Brazil’s telecom market is on the up and up.
According to Frost & Sullivan, the telecommunications services market in the country is expected to reach US$99.42 billion in revenues by 2017 – nearly 100 billion dollars. In 2011, the sector brought in revenues of US$73.08 billion, so hitting this 2017 projection would imply a compound annual growth rate of 5.3%.
Entitled Brazilian Total Telecommunications Services Market, the Frost & Sullivan analysis covers fixed telephone services, mobile services (voice and data), fixed broadband services, data communications services, pay TV services and fixed voice over Internet protocol (VoIP) services. It considers various factors, including Brazil’s general economic state, technological advancements and regulatory framework in the country.
In Brazil, a healthy economy, increased competition and expanded broadband networks are strong indicators of good things to come. Moreover, as coverage expands and smart devices become increasingly available, consumers with low incomes or in remote locations will have more access and thus boost the market as well.
Renato Pasquini, Frost & Sullivan Telecommunications Industry manager, remarked:
The pay TV, fixed broadband, mobile data, and value-added service segments in Brazil are expected to grow the fastest due to their low penetration rates. The development of over-the-top (OTT) applications on broadband networks, standalone and bundle offerings with pay TV services, and innovative mobile solutions will lead to new business models, such as tiered pricing, that will drive revenues.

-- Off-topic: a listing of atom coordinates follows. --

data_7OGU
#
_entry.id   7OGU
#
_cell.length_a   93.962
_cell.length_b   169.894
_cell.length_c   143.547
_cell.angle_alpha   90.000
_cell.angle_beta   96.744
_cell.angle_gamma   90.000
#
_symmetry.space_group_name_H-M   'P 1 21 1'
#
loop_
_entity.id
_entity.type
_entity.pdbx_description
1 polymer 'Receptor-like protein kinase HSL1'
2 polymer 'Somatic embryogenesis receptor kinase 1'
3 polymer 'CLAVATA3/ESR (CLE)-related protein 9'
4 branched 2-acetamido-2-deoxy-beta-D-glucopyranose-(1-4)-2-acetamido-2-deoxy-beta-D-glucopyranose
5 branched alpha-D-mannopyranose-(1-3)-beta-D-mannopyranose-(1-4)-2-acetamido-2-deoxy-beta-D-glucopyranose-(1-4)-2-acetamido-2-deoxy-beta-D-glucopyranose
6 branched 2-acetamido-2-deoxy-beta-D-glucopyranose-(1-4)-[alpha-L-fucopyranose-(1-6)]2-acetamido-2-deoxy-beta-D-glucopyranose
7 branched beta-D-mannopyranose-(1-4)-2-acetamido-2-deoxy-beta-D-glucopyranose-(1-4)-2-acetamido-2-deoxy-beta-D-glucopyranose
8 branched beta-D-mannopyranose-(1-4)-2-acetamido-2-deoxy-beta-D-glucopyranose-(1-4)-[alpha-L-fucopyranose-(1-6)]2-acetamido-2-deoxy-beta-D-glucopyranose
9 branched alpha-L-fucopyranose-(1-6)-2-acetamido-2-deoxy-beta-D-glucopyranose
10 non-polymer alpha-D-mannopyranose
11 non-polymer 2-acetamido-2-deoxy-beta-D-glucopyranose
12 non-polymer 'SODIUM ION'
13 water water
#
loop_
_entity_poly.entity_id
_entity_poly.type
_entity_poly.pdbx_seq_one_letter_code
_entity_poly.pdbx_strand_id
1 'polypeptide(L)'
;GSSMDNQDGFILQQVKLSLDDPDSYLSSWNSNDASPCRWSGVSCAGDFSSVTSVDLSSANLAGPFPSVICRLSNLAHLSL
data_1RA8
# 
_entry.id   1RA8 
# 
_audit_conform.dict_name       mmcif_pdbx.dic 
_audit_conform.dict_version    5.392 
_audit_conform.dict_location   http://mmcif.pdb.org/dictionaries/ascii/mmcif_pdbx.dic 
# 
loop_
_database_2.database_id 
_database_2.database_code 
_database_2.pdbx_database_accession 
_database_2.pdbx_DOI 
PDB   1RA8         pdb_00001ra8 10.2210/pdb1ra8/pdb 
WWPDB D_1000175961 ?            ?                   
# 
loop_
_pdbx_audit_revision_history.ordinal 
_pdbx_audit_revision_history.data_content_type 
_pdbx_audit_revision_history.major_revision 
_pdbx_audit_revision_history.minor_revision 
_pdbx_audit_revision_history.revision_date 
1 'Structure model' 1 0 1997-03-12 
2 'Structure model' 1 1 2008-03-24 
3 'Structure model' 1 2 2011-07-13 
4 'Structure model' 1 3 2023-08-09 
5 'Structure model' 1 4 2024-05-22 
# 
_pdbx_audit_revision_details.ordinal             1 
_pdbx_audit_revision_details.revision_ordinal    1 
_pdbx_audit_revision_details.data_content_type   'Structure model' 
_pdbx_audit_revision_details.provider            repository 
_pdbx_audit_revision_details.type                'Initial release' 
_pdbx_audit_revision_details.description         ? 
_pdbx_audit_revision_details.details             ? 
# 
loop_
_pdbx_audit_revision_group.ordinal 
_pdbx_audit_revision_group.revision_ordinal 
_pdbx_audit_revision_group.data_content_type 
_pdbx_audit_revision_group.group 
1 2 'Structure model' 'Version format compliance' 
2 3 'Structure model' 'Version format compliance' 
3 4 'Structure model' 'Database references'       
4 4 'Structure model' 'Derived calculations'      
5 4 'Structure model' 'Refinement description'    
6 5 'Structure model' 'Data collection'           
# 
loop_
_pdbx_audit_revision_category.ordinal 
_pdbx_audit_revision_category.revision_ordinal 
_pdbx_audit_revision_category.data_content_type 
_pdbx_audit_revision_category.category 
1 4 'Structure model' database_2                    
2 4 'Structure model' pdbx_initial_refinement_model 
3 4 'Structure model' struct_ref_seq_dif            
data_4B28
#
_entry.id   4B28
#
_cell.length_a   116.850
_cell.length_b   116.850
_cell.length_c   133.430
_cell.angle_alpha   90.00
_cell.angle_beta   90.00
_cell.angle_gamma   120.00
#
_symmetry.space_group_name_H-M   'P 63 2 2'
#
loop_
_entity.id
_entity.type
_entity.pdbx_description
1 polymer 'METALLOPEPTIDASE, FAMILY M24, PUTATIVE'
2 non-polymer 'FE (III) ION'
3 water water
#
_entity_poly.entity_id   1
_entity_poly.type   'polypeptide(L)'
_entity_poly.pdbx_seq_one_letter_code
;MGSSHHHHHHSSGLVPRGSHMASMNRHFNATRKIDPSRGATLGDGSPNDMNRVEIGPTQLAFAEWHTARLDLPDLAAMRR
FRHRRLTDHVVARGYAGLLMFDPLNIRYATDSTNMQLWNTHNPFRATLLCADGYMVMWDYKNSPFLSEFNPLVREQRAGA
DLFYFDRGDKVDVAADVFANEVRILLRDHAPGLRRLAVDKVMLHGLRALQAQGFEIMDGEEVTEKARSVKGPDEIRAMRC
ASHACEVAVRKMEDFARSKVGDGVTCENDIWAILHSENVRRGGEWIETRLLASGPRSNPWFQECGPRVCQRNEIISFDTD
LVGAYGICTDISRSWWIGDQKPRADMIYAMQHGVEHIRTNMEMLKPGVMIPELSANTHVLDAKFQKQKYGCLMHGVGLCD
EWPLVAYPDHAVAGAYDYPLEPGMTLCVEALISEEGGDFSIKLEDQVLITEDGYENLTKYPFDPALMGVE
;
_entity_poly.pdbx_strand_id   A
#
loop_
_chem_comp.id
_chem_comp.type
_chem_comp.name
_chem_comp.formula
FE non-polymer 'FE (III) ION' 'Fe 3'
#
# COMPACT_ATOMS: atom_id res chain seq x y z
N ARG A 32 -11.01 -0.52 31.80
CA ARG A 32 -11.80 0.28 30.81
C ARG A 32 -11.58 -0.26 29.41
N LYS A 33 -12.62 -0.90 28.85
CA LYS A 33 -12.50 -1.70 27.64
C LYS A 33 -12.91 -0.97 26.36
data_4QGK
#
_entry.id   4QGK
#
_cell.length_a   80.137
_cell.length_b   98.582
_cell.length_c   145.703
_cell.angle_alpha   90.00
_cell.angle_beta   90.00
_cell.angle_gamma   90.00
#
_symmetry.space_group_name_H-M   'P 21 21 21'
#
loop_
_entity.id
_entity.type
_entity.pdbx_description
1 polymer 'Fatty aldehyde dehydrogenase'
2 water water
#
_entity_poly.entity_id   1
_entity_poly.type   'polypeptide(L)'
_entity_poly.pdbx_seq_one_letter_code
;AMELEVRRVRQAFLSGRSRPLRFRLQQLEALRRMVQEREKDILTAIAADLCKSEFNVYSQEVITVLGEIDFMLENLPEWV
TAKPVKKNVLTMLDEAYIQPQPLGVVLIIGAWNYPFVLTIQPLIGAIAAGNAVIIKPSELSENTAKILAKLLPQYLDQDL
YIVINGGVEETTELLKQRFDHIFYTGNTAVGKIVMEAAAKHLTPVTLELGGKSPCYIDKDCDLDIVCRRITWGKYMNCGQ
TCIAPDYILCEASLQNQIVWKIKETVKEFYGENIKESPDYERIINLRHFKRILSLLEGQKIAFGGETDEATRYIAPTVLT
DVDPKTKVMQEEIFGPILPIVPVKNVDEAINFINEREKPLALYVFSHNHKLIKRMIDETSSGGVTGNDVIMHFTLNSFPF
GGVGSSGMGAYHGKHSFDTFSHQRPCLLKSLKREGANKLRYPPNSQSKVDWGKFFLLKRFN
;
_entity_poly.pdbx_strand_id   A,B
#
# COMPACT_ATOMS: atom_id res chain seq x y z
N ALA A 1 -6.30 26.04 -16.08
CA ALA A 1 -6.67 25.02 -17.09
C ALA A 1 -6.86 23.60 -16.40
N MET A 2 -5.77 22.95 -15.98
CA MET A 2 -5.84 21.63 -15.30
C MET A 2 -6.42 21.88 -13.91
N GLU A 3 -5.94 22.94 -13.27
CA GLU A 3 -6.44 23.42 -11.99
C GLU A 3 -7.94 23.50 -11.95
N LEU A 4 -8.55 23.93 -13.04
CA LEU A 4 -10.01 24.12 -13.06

Regulatory Adjustments Key
Regulatory and legislative adjustments have been and will continue to be essential in the telecommunications sector’s sustained growth.
For example, the approval of a new framework allowing telecommunications companies to offer cable and internet protocol television services will cut prices, accelerate adoption and increase competition. Likewise, the National Government Broadband Plan will spur the expansion of broadband services throughout Brazil. High taxes, however, are proving a persistent problem in hindering growth. Pasquini elaborated:
Telecom operators need to negotiate with each other, with utilities and road concessionaires, with the Government, and with third-party companies. This will enable them to minimize costs, avoid bureaucracy for infrastructure deployment and infrastructure sharing, and receive regulatory incentives such as unbundling, leased lines, and interconnection regimes.
Sector-by-Sector, a Mixed Bag
Upon dissecting Brazil’s telecom market a bit, it is apparent that small strides in each specific sector will lead to greater growth overall.
In the mobile realm, the number of mobile lines in Brazil grew by 0.3% in February, reaching 263 million. This is an increase from the 0.18% rate reported in January. Pre-paid lines still rule the roost at about 80%, and mobile broadband accesses are at over 65 million.
While connections are on the rise, prices are falling – at least for voice. In 2012, mobile voice prices were down 18%, while mobile phone use was up 9%. This follows a general trend. Over the past five years, price-per-minute costs have dropped 56% in Brazil, while mobile phone use has risen 52%.